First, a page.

RHS senior story one of work, reward


Volunteers from Bridgeway Community Church, including RHS senior Taylor Buskard, built ten homes in Guatemala this summer.

For most high school students, senior year is a year to remember: A time for friends, and a time for relaxing. It is the time to go fishing, and the time to stay out late. Many look back on their senior year with memories of parties, trying to find the right dress for prom, and of course the classic senior pranks. But for me, my senior year will always be something more than that. Imagine a hole dug in the ground for a bathroom, a room with a dirt floor, and a crowd of quiet strangers full of despair. This is my glory; this is what will without a doubt be one of the most unforgettable memories in my life.

From 1960 to 1996 the country of Guatemala experienced heartbreak and warfare. A civil war tore through the land and left behind in its path thousands of orphans and widows. They were alone, frightened, with no place to call their own. Victims watched their children and spouses suffer; they smelled the smoke as their very own homes were burned to the ground. Cries of sorrow rang throughout the villages as young children ran for their lives into hiding. Although the worst may have ended in 1996, the despair has still yet to be extinguished. People struggle day to day to survive, living in places that are not sufficient enough for survival.

Pictured is one of ten homes built by Rockford area volunteers in Guatemala.

Last week, I, as well as 16 others from BridgeWay Community Church, had the chance to reach out and help these innocent people. Our high school youth group raised enough money to travel to Guatemala and purchase building materials. We then traveled 10 hours by bus to a remote village where we were able to build 10 homes for widows who had almost nothing. Although they had no way to pay us back, they gave me so much more than they could ever know.

When first arriving at the village, everything was in slow motion. As we all stepped out of the bus together, we were met by dozens of curious eyes. I can imagine we looked like quite a sight with our light complexions and big goofy rain boots. My eyes gazed the crowd, stopping when I noticed little girls without shoes. I took in their tattered shirts, feeling my heart ache for them.

Slowly the people grew accustomed to us and did not hesitate to help. We watched as women who looked like they could barely hold themselves up hoisted 50-pound bags over their heads and carried them up a hill. This was not the last act of kindness to occur. Throughout the week, despite the language barrier and having only one translator, we somehow started to connect. We treated the kids as if they were our brothers and sisters and soon we had them following us wherever we went. We listened to stories of despair and grief, and through them God worked miracles. Tears of joy and tears of sympathy ran down my face as I prayed to God and thanked him for everything in my life. These villagers had lost so much but yet never doubted God or gave up. They prayed for 30 years for help, and it came inside a group of young teens and adults who have a passion for reaching out to others through God.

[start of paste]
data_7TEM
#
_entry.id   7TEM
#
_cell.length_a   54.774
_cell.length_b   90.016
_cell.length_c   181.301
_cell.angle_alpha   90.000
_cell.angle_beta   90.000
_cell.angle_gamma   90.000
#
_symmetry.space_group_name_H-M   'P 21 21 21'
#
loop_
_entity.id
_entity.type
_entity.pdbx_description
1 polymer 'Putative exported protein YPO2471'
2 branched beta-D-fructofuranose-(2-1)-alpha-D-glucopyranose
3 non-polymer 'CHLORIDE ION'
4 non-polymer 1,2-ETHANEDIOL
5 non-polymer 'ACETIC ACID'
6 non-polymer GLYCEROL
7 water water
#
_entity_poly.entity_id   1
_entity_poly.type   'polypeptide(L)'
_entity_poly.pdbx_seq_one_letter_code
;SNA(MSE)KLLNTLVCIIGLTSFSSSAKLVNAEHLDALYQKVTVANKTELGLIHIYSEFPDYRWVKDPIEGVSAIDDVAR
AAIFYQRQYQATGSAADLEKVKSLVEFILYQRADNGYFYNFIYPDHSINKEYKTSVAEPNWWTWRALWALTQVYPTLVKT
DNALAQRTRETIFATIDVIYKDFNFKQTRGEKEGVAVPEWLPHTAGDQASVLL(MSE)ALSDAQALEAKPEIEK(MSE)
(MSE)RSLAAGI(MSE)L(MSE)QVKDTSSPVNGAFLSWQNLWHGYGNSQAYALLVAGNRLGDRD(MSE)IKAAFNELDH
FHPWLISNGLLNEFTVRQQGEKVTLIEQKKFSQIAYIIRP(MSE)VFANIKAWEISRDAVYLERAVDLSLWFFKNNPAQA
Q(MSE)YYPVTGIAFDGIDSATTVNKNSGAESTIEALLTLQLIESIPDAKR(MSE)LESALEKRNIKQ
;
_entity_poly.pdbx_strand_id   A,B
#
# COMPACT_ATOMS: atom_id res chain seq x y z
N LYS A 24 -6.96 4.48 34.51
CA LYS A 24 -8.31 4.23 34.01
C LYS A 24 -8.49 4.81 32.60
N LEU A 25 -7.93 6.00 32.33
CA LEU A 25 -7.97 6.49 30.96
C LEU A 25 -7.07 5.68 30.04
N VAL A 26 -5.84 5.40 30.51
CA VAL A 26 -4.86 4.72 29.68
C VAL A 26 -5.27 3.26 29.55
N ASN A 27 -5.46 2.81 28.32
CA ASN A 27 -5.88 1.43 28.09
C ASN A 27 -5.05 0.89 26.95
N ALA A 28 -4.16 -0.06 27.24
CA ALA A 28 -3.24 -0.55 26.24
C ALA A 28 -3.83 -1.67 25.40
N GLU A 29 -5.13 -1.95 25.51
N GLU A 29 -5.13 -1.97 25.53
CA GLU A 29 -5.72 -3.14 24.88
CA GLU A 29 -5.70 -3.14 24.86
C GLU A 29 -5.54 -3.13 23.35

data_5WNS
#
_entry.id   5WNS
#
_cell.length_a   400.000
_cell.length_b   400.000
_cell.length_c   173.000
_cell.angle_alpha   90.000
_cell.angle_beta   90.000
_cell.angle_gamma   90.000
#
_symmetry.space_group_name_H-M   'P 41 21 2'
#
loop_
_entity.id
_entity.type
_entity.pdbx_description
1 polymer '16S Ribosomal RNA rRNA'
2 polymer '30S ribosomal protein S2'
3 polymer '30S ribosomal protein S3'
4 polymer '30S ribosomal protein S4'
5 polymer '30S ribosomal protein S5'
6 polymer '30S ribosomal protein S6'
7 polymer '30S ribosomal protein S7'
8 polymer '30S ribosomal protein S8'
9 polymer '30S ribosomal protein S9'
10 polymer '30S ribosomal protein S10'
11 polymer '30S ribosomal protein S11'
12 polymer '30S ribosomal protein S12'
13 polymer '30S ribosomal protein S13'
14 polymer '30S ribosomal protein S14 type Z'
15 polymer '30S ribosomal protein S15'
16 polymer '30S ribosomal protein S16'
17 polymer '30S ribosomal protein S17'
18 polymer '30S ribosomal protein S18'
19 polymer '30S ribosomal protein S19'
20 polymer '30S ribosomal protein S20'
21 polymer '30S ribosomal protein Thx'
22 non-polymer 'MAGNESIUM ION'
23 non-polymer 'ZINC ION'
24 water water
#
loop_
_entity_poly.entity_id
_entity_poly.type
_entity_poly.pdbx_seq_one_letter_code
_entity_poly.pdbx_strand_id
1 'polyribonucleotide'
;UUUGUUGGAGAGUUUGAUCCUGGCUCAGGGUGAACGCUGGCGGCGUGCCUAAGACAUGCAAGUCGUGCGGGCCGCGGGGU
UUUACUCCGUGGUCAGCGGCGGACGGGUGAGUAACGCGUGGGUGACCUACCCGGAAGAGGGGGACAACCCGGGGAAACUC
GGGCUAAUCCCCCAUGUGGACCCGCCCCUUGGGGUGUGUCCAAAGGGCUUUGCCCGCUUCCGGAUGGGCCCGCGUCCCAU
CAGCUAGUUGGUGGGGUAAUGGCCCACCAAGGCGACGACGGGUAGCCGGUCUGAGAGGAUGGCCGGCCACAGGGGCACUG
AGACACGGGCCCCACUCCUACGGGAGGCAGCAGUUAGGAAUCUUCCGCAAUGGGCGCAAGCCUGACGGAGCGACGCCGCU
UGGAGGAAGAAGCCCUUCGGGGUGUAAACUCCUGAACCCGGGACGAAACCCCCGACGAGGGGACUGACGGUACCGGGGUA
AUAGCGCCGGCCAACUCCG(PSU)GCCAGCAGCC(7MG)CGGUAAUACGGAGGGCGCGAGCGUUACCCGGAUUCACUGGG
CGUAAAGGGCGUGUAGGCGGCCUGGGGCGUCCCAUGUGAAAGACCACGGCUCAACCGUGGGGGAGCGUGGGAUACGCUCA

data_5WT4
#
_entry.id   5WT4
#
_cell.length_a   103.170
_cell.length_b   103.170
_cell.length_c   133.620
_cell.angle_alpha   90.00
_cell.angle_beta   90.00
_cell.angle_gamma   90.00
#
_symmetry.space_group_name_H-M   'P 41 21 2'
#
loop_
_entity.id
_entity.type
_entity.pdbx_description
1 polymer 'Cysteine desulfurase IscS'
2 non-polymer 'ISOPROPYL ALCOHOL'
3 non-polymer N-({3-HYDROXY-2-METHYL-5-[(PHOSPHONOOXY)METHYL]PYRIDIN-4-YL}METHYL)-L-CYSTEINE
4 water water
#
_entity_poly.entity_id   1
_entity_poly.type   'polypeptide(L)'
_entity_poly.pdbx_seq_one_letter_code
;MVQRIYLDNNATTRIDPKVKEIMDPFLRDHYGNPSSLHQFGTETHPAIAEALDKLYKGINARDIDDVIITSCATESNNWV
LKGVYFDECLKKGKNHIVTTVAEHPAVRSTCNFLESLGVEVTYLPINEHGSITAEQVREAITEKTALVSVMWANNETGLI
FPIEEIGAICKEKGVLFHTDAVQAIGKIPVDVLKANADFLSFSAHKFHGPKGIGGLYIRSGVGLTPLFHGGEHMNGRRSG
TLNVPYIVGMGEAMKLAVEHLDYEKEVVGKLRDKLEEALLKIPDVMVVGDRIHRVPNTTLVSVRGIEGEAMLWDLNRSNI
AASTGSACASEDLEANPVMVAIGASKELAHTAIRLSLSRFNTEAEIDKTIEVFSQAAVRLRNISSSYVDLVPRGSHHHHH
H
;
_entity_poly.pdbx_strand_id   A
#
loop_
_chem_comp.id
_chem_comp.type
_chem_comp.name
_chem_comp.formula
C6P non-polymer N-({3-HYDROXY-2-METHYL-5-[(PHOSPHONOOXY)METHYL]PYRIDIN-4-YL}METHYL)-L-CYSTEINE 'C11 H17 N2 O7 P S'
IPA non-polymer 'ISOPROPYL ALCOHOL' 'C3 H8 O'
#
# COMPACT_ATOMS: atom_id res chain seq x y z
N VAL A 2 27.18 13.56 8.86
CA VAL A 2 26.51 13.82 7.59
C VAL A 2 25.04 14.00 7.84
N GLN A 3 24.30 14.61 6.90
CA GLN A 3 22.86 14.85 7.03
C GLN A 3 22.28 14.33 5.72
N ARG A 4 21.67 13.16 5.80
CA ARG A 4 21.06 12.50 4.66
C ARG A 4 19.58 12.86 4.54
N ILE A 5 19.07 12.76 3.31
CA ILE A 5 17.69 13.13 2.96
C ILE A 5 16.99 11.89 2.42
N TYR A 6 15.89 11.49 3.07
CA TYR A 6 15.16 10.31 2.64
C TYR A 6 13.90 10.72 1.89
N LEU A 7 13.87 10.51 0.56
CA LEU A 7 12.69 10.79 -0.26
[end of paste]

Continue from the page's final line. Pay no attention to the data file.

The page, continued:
Although I knew building 10 houses was not going to be a walk in the park, I had no clue how challenging it would turn out to be. I did learn by the end of day three that my ratio for hitting a nail with my hammer was about 1 to 70. We worked through the rain, and through the heat. We worked through the surprise tickle attacks from the kids, and through the aching of our bodies. The first day it took us five hours to build half of one house—not the ideal time we were hoping for. Everyone could sense a hint of doubt in the air as we realized we only had two days to build nine-and-a-half more houses. I found myself growing tired and becoming easily distracted by the kids begging for our attention. It was their spirits and God’s hand that kept us moving.

The last day was the most challenging, and as we woke up with the rising of the sun, I knew we would be pushed. We still had five houses left and time was running out. We worked all day, enduring everything. At the end of the day, we stared in awe as we took it all in. We had done it; we had just finished all 10 houses.

Looking back, I realize that I spent weeks preparing for the trip. I found myself running from store to store, buying ridiculous items; items that I didn’t even know how to work but liked how it looked. I made and then remade lists of “must haves” and “In reality I don’t need this but I think I do.” I worried about what I was going to wear each day, if the rooms were going to have spiders in them, and of course what I would do if I got bit by a poisonous snake. I was quizzed by my protective parents on what to do if I encountered a bear—the usual questions before leaving the country alone.

Now that I’m back, I know that nothing could have prepared me as well as everyone for what we experienced on this trip. No item or list would have told me or showed me the glory that God did through these amazing villagers. They opened up my eyes to just how amazing God is.

The next time I freak out over a math test or stain on my shirt, I will remember not only the pain of the villagers, but yet the smiles and faith in God they still held after everything they had lost.

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